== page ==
|Scotland, Part 2
||[Nov. 5th, 2005|06:19 am]
Our first port of call on Wednesday morning was Glenfinnan at Loch Shiel where Charles Edward Stuart (Bonnie Prince Charlie), the grandson of King James II, attracted 1200 Highlanders to his cause: to take back the British throne. They were known as the Jacobites, and at a later date we learned of their eventual fate during a visit to a sacred battlefield.|
Next we took a breathtaking hike up to Steall Falls, Glen Nevis; through forests, up rocks, and across streams, all the while amazed at the waterfalls and the power of the river. Here we learned about the Broonie, a sort of elf or sprite, which isn't very nice to look at (and doesn't like to be seen anyway). The Broonies, legend has it, may do good things for people if they are not mistreated.
On the road again, we stopped for a short time to take in the view at Loch Garry, then it was on to the Isle of Skye. We reached Skye by driving across the controversial bridge that replaced the ferries in the mid-'90s.
In the pouring rain, and surrounded by very rugged mountains, some of us followed our guide's example and dunked our heads in the river at Sligachan, a seemingly crazy act which, if repeated daily, is said to lead to robust health and long life. And here, standing with rivulets of water running down our necks, we learned the tale of two legendary warriors who shook the mountains with their epic battle.
We climbed a very wet and muddy hill to examine the remains of a Broch, a circular fortification from the Iron Age. By this time the inadequacy of some of the women's footwear was becoming painfully obvious. During the descent, they redeemed themselves in my eyes by (involuntarily) sliding back down the hill on their behinds, which amused me no end.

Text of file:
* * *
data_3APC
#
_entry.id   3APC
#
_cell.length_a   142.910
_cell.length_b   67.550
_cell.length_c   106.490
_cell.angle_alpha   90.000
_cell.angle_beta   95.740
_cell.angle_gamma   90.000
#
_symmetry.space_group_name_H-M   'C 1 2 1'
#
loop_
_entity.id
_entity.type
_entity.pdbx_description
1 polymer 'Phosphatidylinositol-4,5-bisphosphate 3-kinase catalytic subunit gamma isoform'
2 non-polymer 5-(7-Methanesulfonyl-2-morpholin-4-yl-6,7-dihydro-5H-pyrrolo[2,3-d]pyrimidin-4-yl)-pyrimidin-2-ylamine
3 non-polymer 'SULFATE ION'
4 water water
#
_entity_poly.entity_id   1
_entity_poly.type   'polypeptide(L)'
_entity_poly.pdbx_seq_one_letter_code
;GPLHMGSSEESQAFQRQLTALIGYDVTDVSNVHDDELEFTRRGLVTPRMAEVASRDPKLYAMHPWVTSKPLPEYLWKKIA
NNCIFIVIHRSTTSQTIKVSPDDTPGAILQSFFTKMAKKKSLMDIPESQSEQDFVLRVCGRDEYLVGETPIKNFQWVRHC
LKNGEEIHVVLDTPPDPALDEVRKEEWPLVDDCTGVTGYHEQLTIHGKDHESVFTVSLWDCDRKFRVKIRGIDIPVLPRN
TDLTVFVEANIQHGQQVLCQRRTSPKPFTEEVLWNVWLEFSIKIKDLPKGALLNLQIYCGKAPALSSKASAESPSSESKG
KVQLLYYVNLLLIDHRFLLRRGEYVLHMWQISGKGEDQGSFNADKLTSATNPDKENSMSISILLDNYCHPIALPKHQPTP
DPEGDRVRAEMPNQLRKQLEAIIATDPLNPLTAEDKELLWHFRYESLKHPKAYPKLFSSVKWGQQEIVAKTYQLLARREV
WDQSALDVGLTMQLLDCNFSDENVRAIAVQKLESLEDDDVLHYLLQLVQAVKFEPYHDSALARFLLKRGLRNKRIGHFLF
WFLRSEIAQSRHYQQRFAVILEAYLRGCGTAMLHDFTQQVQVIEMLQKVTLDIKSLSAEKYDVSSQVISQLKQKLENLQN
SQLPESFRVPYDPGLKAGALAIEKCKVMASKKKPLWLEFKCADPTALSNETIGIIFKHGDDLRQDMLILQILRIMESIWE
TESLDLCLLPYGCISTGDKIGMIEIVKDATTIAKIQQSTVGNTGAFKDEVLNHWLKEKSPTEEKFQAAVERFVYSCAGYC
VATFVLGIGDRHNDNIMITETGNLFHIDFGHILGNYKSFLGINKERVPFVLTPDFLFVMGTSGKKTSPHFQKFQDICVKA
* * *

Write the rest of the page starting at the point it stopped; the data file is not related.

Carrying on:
After checking into the hotel at quiet little Edinbane, scrubbed clean and wearing dry clothes, we found we had the pub to ourselves. Our guide and I tried the dark ale, and later on I discovered an appreciation for the local scotch. Not long into the evening two young men came in, one medium-sized with short blond hair and the other large-sized with long black hair. They picked up musical instruments and very quickly became the centre of attention. Blond was the virtuoso, demonstrating his skill throughout the night with several different instruments, starting with the bagpipes and moving onto guitar and piano. Black, who could strum a guitar and sing quite nicely, especially in accompaniment to his friend, had the personality and wit. As far as I know, they were not professionals, merely two local lads who had dropped in, probably more for the company than anything else. An old man came in later on to play with them, and they were much appreciated by our group.
We were also joined for a time by a couple of strangers and their dog. Blond & Black and these two strangers had never met before, but they were soon making music together. The woman was in her thirties with dreadlock-style hair and exceptionally beautiful skin. She came in carrying a saw -- a saw like the one your dad keeps in the shed for cutting up planks of wood. She also had a large rosined bow, of the type you might expect to see a violin player using. She expertly used this saw and bow, bending the saw this way and that, to accompany Blond and Black on all manner of songs and instrumentals. She seemed to be able to attain any note at will. Her boyfriend was a tall and very thin man in his twenties with a bumfluff beard and a camcorder.
We slept in the rooms over the pub.